Webinar #2: Reinventing Identity on the Blockchain
Author: Alex Tapscott, Vinny Lingham
Release Date: August 15, 2017
Hosted by BRI Executive Director Alex Tapscott and featuring South African Entrepreneur Vinny Lingham, CEO of Blockchain Identity management startup Civic. Civic is on a mission to deliver secure, low-cost, and decentralized identity verification via the blockchain. Civic will be an identity platform for everything from passports, driver’s licenses, birth certificates, wedding certificates and more.
[02:49] Vinny: Yeah Alex, great. So happy to be on the webinar with you. So I think the weird thing about identity today is that it’s – let me start with an example of a way we’ve seen a massive problem in the industry. So as we’ve gone up and tried to build our service, we’ve had strong service providers who wanted to give us the ability to verify the information remotely for people. And one of the terms in these contracts is actually quite scary: it’s that they own the data. And so when we say we’re building a reusable KYC system, actually all we’re trying to make sure we do is give the consumers the ability to take the identity information and reuse it. That’s a breach to their terms and conditions, because they own your data. You don’t own it, they do.
[03:40] Alex: When you say KYC, it’s know your customer.
[03:42] Vinny: Sorry, yes, know your customer data. So he problem we have today is that all the ID providers really believe that their database of information is owned by them, and nobody else. And you pay a license to access that information as a service. And what we’re trying to build is a way of giving consumers the ownership of their data and then ensuring that that information is reused. But that’s just one example of a way I think we’re just thinking about dealing with it the wrong way.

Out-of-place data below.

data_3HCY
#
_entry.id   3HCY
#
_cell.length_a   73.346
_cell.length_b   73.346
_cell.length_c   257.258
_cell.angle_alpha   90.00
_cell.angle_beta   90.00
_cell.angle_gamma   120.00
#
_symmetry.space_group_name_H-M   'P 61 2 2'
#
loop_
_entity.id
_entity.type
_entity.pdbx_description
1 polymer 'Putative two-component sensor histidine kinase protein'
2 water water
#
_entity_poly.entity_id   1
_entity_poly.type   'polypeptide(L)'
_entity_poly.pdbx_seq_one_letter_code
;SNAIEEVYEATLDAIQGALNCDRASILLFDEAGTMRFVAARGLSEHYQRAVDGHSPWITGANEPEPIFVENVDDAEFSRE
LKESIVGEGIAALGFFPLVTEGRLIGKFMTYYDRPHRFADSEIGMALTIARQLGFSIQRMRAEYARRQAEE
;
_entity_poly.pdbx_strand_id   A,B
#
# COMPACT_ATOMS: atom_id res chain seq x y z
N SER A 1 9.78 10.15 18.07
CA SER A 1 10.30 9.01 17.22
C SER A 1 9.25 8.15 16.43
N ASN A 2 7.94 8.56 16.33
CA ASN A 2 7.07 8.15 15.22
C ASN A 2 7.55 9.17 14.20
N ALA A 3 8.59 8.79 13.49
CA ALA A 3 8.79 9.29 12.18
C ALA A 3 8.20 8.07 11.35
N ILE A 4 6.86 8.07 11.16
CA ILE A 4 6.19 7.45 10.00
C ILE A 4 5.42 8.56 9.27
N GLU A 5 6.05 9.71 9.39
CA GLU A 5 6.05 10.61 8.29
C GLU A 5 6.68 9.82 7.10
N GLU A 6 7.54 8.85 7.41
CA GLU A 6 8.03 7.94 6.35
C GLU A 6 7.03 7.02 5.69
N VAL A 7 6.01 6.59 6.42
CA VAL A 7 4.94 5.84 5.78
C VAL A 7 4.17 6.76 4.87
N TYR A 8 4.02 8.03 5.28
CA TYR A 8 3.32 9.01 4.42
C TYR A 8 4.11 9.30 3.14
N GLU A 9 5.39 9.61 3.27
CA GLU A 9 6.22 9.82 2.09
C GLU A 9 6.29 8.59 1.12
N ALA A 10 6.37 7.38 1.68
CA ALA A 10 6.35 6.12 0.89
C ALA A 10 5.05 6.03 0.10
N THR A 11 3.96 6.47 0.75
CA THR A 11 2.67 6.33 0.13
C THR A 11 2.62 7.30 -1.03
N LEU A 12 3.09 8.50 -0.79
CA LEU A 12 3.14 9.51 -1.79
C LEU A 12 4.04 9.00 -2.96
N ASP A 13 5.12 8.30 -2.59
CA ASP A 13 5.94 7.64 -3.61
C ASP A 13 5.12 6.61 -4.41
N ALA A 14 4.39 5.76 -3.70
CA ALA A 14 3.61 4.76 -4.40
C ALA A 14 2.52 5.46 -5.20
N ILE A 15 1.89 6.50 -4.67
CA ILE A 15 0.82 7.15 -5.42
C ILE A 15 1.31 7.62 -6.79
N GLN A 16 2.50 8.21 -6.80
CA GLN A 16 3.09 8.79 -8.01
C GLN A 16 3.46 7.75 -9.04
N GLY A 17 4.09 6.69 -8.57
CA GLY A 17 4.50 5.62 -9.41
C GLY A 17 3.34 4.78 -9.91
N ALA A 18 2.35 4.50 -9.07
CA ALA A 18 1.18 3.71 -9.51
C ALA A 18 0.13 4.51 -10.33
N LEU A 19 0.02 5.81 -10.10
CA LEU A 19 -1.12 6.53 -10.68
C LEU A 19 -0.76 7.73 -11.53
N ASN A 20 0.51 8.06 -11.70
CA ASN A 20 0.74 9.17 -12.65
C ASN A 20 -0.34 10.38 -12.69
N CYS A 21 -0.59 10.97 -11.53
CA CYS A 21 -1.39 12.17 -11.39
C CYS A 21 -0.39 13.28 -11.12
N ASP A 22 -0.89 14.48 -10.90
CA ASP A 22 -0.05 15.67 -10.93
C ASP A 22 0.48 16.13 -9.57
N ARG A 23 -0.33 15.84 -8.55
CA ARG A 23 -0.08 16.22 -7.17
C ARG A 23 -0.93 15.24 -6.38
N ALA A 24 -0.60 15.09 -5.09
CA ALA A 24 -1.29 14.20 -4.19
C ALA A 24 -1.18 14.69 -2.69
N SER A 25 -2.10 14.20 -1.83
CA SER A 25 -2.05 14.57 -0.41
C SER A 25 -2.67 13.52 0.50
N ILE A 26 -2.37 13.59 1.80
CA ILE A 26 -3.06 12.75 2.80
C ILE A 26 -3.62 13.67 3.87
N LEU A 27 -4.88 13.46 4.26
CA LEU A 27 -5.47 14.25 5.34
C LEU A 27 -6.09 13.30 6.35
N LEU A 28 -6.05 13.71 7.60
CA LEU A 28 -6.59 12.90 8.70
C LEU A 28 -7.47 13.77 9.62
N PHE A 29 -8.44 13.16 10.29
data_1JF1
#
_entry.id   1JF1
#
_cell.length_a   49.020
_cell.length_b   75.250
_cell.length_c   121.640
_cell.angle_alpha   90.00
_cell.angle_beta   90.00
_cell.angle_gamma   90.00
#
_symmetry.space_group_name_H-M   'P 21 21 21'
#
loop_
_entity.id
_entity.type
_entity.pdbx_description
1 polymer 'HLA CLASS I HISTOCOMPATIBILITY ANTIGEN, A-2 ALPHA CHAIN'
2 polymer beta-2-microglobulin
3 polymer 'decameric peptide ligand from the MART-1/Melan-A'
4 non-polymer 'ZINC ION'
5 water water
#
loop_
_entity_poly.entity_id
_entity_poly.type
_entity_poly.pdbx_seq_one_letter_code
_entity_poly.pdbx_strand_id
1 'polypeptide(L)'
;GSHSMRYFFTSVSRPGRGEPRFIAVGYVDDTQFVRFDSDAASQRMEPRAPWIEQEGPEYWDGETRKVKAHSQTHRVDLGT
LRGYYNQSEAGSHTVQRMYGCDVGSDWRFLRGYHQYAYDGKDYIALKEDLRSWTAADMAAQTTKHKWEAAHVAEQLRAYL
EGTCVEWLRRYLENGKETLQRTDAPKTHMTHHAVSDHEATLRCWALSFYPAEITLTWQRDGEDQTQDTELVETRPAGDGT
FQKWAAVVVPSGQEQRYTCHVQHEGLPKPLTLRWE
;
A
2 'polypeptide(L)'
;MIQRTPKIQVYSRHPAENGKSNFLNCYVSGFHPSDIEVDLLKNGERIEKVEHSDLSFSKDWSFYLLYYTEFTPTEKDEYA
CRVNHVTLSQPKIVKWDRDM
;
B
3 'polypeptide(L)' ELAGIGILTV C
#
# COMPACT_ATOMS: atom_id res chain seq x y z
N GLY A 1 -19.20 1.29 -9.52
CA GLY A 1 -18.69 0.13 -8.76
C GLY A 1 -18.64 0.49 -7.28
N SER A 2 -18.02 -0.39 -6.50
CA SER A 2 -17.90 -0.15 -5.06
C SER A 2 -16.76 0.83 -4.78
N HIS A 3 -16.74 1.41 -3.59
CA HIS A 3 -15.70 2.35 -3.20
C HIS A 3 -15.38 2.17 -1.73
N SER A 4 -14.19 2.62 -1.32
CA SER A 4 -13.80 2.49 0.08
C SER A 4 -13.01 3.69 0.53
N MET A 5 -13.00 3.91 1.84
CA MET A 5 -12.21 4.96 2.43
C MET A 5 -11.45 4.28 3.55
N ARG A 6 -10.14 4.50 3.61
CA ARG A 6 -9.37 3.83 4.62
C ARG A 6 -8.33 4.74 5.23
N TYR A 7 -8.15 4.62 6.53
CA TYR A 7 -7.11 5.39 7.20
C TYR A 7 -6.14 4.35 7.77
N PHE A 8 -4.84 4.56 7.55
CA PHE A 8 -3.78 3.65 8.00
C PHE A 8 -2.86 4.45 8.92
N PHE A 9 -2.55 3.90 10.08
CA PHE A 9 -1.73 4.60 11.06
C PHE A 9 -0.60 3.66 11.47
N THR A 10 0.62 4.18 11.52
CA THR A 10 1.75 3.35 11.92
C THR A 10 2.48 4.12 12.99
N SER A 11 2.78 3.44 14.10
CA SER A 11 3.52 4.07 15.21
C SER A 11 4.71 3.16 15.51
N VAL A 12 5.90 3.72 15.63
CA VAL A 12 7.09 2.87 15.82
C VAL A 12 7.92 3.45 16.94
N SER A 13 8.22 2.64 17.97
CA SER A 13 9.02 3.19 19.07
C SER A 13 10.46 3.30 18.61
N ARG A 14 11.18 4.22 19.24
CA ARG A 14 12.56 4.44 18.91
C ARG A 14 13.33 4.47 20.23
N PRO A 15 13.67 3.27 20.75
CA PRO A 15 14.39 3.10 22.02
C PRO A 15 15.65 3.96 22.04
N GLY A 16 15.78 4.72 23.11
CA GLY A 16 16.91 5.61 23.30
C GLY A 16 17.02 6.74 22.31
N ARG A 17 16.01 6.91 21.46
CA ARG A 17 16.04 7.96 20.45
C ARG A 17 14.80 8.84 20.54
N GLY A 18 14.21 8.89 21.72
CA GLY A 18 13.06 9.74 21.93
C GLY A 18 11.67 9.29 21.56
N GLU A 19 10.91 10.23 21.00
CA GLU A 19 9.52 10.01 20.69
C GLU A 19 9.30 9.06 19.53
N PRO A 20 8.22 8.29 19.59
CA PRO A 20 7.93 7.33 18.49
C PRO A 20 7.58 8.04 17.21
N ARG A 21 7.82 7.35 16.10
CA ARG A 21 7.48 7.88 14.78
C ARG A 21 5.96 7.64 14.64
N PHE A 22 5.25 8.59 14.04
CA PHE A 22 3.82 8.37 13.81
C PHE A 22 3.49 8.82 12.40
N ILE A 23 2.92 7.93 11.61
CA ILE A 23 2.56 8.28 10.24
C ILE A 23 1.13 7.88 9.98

[04:10] Alex: can you give us any other examples – so the question there is who owns the data, and that’s really important. Are there other issues that are problematic today that you can pick up?
[04:19] Vinny: Yeah so, obviously forwarding and identity theft is a big issue. So the thing is, when we’re in the digital world, what is interesting is that knowledge of data is something which anyone can have, right? A key is something anyone – a physical key, you have to have possession of the atoms to actually use a key on a lock or a door. But in the digital world, you could have a copy of information, and you could type it into a web form and you could report to be who you are. So it’s very interesting that differentiation of the physical world from the digital world, where it’s not as simple as just having physical possession of the actual atoms in the electron space – it’s different. So how do you fix the problem when someone who has your information, be it a bidder breach or – there’s access still on your records, they could not use this information and pretend to be you. So when we’re thinking about how to fix that problem, how do you give a digital key to someone so that you have the data, plus the digital key, that can’t be faked, that gives and proves ownership. So the way it works in the real world is, for example, passports and driver’s licenses – these are forgeable. But to forge a digital key using the Blockchains, is I would say virtually impossible to do as well. Maybe you could argue, with quantum computing yes, that can be done. But today, right now, it’s virtually impossible. We know about cryptography.
[05:47] Alex: So why don’t we go into that in a little bit of detail? Without being too technical, I want you to describe this without using the word marquetry, if that’s possible, to describe how does Civic work and how is it that a Civic identity isn’t forgeable, and isn’t subject to fraud. How does it work? What’s the technical high level? What’s the technical way in which this works?